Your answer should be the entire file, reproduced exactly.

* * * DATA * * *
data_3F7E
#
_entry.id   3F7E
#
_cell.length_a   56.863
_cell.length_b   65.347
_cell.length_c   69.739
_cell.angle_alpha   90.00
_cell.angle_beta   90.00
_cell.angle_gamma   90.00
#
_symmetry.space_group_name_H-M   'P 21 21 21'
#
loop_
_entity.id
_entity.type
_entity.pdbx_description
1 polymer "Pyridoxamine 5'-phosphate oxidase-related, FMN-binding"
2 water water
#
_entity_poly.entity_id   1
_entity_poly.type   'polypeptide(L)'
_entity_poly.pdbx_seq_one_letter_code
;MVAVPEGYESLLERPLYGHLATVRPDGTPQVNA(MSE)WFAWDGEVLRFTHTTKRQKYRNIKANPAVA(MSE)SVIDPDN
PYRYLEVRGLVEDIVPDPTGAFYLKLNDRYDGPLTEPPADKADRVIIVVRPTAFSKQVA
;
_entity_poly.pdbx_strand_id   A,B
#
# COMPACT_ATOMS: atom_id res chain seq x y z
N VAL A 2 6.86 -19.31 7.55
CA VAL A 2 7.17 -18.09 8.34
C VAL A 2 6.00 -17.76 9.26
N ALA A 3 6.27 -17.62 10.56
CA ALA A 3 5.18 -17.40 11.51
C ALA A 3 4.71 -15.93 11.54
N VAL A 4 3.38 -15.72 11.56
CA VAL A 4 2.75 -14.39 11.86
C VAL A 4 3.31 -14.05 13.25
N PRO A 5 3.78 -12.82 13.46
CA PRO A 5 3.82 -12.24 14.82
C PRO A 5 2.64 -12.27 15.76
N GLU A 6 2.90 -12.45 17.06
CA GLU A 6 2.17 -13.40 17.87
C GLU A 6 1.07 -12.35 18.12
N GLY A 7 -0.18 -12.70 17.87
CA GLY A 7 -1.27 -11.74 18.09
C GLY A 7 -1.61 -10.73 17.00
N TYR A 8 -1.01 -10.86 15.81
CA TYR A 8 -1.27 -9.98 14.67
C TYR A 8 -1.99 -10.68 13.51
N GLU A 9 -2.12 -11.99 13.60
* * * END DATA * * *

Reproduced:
data_3F7E
#
_entry.id   3F7E
#
_cell.length_a   56.863
_cell.length_b   65.347
_cell.length_c   69.739
_cell.angle_alpha   90.00
_cell.angle_beta   90.00
_cell.angle_gamma   90.00
#
_symmetry.space_group_name_H-M   'P 21 21 21'
#
loop_
_entity.id
_entity.type
_entity.pdbx_description
1 polymer "Pyridoxamine 5'-phosphate oxidase-related, FMN-binding"
2 water water
#
_entity_poly.entity_id   1
_entity_poly.type   'polypeptide(L)'
_entity_poly.pdbx_seq_one_letter_code
;MVAVPEGYESLLERPLYGHLATVRPDGTPQVNA(MSE)WFAWDGEVLRFTHTTKRQKYRNIKANPAVA(MSE)SVIDPDN
PYRYLEVRGLVEDIVPDPTGAFYLKLNDRYDGPLTEPPADKADRVIIVVRPTAFSKQVA
;
_entity_poly.pdbx_strand_id   A,B
#
# COMPACT_ATOMS: atom_id res chain seq x y z
N VAL A 2 6.86 -19.31 7.55
CA VAL A 2 7.17 -18.09 8.34
C VAL A 2 6.00 -17.76 9.26
N ALA A 3 6.27 -17.62 10.56
CA ALA A 3 5.18 -17.40 11.51
C ALA A 3 4.71 -15.93 11.54
N VAL A 4 3.38 -15.72 11.56
CA VAL A 4 2.75 -14.39 11.86
C VAL A 4 3.31 -14.05 13.25
N PRO A 5 3.78 -12.82 13.46
CA PRO A 5 3.82 -12.24 14.82
C PRO A 5 2.64 -12.27 15.76
N GLU A 6 2.90 -12.45 17.06
CA GLU A 6 2.17 -13.40 17.87
C GLU A 6 1.07 -12.35 18.12
N GLY A 7 -0.18 -12.70 17.87
CA GLY A 7 -1.27 -11.74 18.09
C GLY A 7 -1.61 -10.73 17.00
N TYR A 8 -1.01 -10.86 15.81
CA TYR A 8 -1.27 -9.98 14.67
C TYR A 8 -1.99 -10.68 13.51
N GLU A 9 -2.12 -11.99 13.60